Voice/Vision Holocaust Survivor Oral History Archive

Benjamin Fisk - November 8, 1982

Being Taken to Auschwitz

Now you left Bismarckhütte after five months and you went then to Auschwitz?


Okay, how did you travel from Bismarckhütte to Auschwitz?

By bus--by truck.

By truck, okay. How close was that?

Uh couldn't been too far. It was maybe fifteen miles, twenty miles. Who remembers? It was so long ago--too long. Maybe fifteen twenty kilometers or something.

Wife: He went to Buna.

Yeah, I went to Buna-Monowitz. Monowitz, yeah, Monowitz.

When you got there what--can you describe for me what that was like? What did that look like? What did...

Well, they--before you went in it was "Arbeit Macht Frei." "Work Makes You Free," it's in Auschwitz, you know, part of Auschwitz they had camps all around and it was a part of Auschwitz. "Arbeit Macht Frei," in the front--big sign on top. You probably seen them in movies and stuff when they showed Auschwitz, you know?

Wife: ???


Wife: ???

What you talking? I can't. Forget it. Well, when I came in I was the strong one already. The Germans weighed me. I weighed thirty-five kilos--seventy pounds. I was strong enough, you know, enough I could take the ??? I was strong enough I helped to carry a lot of people out of the truck, you know. When they were weighing them there were some of them that were ??? already, you know, you didn't see them anymore. Many they were sent to the hospital and that's where I got liberated. In the same hospital--the labor camp--probably three months, two months maybe--I don't know exactly how long. It wasn't too bad because there were because people from my home town. Some of them a piece of bread--worked in the kitchen--bring a little soup, you know, it wasn't too bad plus I didn't have to work, I was in the hospital, you know. The Russians were getting closer already so they were cautious, you know. They evacuated the camp, you know, and we stayed behind for two weeks. We wait in the snow, wintertime, you know, and outside--was January, you know. No food nothing.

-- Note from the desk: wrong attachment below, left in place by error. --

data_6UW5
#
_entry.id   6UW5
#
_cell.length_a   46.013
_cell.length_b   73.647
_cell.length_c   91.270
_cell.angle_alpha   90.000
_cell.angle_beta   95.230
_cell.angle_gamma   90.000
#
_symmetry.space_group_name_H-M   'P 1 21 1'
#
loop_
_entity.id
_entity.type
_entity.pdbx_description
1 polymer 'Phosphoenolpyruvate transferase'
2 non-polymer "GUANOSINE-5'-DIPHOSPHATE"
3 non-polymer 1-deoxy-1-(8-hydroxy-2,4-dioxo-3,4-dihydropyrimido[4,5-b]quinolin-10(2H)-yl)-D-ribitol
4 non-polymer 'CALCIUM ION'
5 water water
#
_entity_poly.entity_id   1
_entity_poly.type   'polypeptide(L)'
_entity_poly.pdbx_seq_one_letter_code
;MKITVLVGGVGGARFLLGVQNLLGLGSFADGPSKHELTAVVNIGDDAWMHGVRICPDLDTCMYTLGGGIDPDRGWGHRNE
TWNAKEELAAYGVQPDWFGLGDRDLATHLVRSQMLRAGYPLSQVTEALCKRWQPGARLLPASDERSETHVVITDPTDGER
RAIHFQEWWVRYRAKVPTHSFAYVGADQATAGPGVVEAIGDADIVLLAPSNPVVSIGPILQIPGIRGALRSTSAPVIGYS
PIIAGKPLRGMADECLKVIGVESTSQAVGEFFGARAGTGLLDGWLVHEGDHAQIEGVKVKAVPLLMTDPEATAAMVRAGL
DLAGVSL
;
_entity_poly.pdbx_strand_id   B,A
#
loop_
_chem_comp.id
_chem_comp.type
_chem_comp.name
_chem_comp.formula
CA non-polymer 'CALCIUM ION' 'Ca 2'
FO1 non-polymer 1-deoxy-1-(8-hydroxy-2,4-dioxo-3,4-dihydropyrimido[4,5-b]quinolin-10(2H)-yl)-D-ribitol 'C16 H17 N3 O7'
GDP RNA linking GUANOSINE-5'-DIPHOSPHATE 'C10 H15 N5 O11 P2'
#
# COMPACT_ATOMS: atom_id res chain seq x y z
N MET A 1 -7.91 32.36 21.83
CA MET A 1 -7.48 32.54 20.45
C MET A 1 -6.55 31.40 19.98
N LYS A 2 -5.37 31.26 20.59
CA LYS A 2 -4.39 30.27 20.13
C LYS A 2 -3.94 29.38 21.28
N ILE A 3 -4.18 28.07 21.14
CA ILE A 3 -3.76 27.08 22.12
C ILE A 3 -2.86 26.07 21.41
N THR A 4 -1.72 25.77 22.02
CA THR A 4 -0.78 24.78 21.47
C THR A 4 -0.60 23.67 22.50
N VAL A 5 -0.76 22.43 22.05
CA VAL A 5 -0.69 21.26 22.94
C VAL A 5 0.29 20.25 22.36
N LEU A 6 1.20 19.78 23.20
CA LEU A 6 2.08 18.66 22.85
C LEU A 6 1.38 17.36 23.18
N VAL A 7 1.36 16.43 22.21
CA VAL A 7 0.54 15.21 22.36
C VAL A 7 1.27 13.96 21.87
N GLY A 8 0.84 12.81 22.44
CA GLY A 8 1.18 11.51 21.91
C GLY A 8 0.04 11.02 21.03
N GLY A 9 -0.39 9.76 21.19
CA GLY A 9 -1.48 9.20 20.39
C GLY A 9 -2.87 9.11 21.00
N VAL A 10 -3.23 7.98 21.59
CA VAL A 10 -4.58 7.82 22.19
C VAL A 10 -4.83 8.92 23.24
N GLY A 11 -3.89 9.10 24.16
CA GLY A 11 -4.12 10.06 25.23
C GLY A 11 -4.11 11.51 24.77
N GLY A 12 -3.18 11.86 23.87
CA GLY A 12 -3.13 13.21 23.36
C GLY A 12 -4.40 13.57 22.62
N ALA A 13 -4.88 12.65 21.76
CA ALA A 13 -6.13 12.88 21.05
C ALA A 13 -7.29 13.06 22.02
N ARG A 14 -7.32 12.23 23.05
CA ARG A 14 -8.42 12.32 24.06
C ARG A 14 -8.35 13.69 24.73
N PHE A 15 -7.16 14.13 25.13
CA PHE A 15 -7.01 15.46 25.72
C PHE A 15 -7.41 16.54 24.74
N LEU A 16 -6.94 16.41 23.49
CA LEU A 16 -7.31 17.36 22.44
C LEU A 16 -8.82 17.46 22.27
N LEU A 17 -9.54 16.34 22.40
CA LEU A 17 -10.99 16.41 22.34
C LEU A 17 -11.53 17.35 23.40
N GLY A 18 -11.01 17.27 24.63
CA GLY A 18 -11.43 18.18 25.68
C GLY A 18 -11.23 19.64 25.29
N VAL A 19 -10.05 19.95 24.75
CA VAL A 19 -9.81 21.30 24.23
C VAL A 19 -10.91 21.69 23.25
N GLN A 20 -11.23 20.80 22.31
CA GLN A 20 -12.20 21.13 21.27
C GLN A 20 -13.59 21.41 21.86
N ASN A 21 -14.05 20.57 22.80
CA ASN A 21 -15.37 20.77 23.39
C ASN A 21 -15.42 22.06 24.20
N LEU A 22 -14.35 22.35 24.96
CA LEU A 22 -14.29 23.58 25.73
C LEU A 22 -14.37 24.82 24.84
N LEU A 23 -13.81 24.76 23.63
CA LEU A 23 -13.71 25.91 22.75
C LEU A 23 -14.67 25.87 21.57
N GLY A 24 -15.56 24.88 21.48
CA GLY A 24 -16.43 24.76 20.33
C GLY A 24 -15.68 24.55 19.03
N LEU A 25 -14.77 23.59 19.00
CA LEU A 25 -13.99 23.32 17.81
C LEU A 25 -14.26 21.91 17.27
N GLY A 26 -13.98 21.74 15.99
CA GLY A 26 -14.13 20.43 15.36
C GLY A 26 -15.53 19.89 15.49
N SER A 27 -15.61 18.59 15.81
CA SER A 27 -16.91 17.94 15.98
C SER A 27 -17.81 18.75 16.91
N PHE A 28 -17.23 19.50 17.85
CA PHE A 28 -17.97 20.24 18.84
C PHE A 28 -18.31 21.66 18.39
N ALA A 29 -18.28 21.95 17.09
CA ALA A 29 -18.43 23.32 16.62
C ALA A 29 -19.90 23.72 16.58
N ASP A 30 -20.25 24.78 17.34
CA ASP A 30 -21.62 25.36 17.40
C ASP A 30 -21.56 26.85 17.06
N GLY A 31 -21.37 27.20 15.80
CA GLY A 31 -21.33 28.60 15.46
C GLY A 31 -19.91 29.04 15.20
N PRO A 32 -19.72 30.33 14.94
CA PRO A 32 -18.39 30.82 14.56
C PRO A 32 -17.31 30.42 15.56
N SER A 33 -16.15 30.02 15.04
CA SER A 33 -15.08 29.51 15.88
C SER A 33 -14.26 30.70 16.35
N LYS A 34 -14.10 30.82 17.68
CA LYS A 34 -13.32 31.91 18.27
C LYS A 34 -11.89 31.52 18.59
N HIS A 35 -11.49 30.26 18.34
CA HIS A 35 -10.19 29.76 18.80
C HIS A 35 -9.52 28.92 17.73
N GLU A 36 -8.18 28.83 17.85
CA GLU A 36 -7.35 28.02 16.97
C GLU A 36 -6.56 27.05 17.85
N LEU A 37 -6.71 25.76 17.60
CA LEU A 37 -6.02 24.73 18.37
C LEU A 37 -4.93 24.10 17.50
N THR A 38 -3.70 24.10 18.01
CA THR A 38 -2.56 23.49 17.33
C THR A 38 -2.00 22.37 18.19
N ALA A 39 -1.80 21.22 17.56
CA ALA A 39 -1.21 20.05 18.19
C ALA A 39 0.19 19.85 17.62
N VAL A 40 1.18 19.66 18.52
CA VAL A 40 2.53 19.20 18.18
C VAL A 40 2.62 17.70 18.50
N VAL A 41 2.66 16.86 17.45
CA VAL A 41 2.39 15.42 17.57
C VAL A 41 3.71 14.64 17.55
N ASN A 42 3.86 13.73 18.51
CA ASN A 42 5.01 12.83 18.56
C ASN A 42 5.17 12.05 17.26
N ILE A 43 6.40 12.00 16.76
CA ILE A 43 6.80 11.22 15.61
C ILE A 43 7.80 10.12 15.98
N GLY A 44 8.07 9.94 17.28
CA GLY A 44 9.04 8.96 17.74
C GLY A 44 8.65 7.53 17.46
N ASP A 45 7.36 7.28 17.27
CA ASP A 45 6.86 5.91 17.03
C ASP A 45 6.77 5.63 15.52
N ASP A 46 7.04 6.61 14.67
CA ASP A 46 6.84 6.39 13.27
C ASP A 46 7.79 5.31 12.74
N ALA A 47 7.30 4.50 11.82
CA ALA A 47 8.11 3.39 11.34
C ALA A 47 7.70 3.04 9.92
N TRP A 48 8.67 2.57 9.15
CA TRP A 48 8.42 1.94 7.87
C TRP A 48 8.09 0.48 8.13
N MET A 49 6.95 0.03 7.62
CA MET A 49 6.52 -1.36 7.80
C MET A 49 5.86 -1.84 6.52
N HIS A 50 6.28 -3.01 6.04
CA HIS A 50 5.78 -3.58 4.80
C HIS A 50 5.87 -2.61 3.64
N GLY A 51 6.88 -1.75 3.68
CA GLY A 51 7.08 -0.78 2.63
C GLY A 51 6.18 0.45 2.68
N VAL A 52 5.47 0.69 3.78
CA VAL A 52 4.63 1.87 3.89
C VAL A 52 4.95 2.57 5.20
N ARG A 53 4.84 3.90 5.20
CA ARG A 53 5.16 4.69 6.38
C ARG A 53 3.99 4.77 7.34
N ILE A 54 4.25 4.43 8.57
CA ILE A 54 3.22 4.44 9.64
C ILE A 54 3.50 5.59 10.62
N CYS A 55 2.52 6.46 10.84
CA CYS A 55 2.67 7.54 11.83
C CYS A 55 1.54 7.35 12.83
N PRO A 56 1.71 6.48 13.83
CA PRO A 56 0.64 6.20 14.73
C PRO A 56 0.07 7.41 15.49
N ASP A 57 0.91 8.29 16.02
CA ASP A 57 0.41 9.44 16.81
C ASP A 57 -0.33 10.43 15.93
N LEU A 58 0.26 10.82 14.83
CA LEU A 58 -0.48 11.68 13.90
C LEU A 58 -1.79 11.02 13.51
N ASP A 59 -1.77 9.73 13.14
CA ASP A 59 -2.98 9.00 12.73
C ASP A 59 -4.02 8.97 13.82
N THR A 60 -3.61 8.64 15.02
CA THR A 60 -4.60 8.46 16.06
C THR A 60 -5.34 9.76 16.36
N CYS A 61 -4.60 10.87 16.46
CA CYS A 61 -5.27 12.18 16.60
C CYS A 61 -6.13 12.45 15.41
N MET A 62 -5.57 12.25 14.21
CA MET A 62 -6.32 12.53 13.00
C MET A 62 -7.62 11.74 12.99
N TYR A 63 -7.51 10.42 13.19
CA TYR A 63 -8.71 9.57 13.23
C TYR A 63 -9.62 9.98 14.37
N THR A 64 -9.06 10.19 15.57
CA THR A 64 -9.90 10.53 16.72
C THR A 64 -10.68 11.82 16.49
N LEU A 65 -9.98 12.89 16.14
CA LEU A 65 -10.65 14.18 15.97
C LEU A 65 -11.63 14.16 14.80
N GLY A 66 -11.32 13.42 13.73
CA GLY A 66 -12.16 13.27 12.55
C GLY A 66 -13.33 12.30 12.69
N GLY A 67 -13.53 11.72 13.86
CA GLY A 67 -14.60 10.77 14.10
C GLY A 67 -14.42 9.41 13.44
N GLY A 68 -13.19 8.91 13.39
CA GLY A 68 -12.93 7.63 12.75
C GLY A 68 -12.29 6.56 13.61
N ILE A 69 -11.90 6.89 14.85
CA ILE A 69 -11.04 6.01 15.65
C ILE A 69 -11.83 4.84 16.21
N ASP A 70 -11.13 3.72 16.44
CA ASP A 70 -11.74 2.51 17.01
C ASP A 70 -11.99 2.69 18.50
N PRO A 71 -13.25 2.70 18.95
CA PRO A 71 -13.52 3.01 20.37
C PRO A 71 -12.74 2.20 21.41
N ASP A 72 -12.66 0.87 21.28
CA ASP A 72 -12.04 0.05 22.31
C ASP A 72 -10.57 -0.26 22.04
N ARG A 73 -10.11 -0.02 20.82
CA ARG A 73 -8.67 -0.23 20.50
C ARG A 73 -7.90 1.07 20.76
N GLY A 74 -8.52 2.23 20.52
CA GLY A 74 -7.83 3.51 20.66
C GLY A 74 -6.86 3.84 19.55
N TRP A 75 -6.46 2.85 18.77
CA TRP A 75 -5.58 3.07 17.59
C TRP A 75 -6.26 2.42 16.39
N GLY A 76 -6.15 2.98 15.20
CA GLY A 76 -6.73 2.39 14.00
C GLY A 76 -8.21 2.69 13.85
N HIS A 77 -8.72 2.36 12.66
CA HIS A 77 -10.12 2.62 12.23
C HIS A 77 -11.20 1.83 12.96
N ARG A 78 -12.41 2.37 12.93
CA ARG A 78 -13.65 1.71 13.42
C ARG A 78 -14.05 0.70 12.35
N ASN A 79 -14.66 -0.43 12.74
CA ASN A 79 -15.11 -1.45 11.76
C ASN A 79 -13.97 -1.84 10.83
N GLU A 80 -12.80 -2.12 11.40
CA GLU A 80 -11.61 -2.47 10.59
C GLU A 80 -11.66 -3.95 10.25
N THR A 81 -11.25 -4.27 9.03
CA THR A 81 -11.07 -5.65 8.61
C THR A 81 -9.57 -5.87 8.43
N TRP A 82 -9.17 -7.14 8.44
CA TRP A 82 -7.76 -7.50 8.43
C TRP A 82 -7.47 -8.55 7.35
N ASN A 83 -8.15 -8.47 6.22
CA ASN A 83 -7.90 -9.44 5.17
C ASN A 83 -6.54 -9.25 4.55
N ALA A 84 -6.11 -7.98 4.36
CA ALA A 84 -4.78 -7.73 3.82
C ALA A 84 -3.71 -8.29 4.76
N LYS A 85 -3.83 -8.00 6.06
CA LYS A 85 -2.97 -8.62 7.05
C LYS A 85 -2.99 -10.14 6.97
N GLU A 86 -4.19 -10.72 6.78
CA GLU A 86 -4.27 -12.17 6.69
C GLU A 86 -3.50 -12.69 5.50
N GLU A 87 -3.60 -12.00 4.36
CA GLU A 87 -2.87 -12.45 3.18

So you got to Auschwitz toward, toward the end of the war really--two, three months?

Yeah. They left the people, you know, they left us behind. And they had some guards, too, but the Russians were bombing, you know, they got--the guards took off the last three, four, five days. There was nobody there but we didn't know, you know, we were still afraid to walk out and some of us did but I couldn't go because I was sick, you know.

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